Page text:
August 18, 2023 -

As told to Shy Watson, 2397 words.

Tags: Writing, Process, Beginnings, Identity.

On when to set rules

Writer Kevin Maloney discusses the importance of play, the meaning of life, and finding family within the arts.

Is The Red-Headed Pilgrim a work of autofiction?

I would say it’s about 70% true in that I used my life as the basis for the structure of the novel. So, a lot of the locations and the plot points are based on reality, but in each scene, I wrote it the way I would write fiction, letting the story go wherever it wanted. So, if something happened within the scene that didn’t happen in my life but maybe captured the spirit of what that time in my life was like, I went with it. So ultimately, yes, it’s based on my life, but loosely.

I’ve struggled with writing from real life, namely making it feel plotted because life is so unlike a novel. There aren’t always through lines, conclusions, etc. Do you have any advice for writers who are trying autofiction?

I returned to some of my favorite novels, especially the ones that I loved when I was a teenager. A big influence was Slaughterhouse Five, which is based on Vonnegut’s service in World War II, but also incorporates time travel and aliens and whatnot. It’s a novel that has a lot of fun with reality as a starting point, while deviating from it significantly. For structure, I got the idea to retell my life through the prism of a young man who’s trying to find the meaning of life. In reality, my motivations were a lot murkier than that, but in many ways, I was a young seeker. By mythologizing my life as the story of a wanderer, I found a framework that really helped me write the novel. I cut scenes that didn’t fit that framework.

The framework was one of coming-of-age and pilgrimage?

Yeah. I originally started to write the novel almost like a divorce book. I’d read Scott McClanahan’s The Sarah Book, which I really love. I was trying to do something similar, but I felt like that wasn’t the only story I wanted to tell. I wanted to tell the story of someone who’s very naïve.

When I was going through a lot of that in real life, I was 25, but a very young 25. I thought it would help the reader to have the background of the protagonist being foolish and a late bloomer and not losing his virginity until he was in his 20s. That sets up the context for him attempting marriage at 25 and failing utterly. Whereas I think if I had plunged the reader right into the marriage, they wouldn’t necessarily have understood why the protagonist was so bad at it.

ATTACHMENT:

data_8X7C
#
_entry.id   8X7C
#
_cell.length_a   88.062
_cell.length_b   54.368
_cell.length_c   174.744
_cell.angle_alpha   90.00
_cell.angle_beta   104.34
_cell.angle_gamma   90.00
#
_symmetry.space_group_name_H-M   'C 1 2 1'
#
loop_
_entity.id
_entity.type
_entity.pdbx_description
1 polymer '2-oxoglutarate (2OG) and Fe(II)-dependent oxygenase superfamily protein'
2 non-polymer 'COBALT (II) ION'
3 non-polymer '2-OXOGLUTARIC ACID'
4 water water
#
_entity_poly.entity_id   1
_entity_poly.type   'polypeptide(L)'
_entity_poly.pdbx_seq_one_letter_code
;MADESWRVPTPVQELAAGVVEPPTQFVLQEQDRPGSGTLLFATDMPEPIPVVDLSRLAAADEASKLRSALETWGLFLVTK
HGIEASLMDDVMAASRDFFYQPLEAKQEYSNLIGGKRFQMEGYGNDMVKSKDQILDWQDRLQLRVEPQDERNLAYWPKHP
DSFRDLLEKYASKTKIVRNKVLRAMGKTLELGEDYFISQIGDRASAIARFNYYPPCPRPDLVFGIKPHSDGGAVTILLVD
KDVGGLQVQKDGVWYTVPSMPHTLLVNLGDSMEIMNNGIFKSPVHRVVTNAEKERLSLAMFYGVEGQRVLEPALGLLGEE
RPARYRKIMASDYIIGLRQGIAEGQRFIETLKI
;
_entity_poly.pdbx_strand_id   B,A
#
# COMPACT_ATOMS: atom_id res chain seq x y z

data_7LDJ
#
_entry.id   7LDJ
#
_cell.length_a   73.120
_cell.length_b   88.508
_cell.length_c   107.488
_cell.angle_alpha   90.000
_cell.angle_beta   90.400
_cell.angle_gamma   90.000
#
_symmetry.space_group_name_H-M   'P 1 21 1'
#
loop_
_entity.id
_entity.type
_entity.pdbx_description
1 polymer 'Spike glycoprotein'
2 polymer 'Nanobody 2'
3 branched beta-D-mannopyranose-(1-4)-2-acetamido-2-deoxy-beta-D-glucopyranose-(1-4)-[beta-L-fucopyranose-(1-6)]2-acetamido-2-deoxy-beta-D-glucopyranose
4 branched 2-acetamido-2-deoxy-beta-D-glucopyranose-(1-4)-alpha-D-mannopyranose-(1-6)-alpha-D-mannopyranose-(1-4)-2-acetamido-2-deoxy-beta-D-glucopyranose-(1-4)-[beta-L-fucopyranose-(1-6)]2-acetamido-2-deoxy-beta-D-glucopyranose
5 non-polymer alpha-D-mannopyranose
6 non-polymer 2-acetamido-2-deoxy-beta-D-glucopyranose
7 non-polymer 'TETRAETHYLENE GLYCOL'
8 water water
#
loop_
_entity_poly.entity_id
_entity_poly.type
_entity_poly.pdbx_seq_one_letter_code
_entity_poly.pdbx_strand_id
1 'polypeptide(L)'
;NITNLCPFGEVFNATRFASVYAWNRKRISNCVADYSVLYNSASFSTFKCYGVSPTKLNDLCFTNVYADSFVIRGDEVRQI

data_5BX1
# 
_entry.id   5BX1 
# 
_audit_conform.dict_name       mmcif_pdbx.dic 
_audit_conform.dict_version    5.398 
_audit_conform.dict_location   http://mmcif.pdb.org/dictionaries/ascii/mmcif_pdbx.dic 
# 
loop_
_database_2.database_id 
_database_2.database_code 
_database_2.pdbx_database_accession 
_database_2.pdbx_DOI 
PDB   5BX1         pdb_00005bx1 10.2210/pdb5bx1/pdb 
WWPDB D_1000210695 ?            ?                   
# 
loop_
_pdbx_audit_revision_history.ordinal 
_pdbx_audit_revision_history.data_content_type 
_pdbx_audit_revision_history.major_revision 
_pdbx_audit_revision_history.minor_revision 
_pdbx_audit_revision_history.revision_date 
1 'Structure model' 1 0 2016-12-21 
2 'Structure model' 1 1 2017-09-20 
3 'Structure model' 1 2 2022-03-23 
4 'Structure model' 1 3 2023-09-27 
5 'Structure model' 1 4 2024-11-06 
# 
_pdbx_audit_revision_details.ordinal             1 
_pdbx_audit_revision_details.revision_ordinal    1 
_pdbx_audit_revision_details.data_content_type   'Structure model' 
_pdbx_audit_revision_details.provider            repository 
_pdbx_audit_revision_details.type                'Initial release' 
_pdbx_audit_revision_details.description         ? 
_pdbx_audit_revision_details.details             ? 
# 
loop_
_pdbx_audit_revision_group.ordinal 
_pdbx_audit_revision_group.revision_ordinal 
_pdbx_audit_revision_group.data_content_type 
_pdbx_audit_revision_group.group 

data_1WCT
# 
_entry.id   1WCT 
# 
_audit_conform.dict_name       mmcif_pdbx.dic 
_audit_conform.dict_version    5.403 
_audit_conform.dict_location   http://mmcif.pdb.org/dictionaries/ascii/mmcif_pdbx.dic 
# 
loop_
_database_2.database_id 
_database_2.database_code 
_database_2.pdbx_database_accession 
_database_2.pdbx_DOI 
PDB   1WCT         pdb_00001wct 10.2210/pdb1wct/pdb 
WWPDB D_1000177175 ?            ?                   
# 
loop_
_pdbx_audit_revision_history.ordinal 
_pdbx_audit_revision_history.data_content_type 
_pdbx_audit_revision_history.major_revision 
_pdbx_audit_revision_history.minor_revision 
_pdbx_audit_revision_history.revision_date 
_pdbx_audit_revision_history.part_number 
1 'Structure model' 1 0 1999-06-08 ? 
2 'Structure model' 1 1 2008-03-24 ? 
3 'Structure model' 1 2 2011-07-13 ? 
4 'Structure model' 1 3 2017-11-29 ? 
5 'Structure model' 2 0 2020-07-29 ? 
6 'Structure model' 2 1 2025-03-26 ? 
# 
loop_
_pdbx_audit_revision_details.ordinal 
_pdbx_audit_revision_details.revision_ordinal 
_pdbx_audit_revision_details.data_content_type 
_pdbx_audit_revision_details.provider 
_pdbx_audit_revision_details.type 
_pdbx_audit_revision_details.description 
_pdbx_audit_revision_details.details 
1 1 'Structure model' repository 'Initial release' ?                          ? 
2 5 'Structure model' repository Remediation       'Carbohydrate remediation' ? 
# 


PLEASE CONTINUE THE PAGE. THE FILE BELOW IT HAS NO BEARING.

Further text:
The structure of the novel is loosely based on Siddhartha by Hermann Hesse, which is about a young man who wants to go on a religious quest, and then decides the only way to do that is to not join the monastery, but instead to go live a regular life and get married and have kids, and that’s where he has to learn the lessons of life. I thought that was an interesting model.

When you do choose to use events or relationships from real life, what considerations do you make or not make for anonymity?

When I write, I just don’t think about that stuff at all because I think it’s so important to write a book that rings true to me. I don’t make rules for myself when I’m writing my early drafts. It wasn’t until the book got closer to publication that I started revisiting it to make sure that at least the protagonist, who’s based on me, is the worst character in the room. I didn’t want to write a book that was inspired by real-life people and make it feel like I was throwing them under the bus. I thought every scene should feel like I was throwing myself under the bus. And not necessarily on purpose, but I fictionalized most around my own divorce, because it unfolded so complicatedly in real life.

So, I simplified the narrative a bit and let myself really fictionalize in that area while still keeping to the spirit of it. I don’t know if my ex-wife will ever read it, but I think if she does, she would be like, “Oh, this is definitely not what happened.” So maybe that’s not as hurtful if there was any hurt to be had.

How did the process of writing The Red-Headed Pilgrim differ from Cult of Loretta?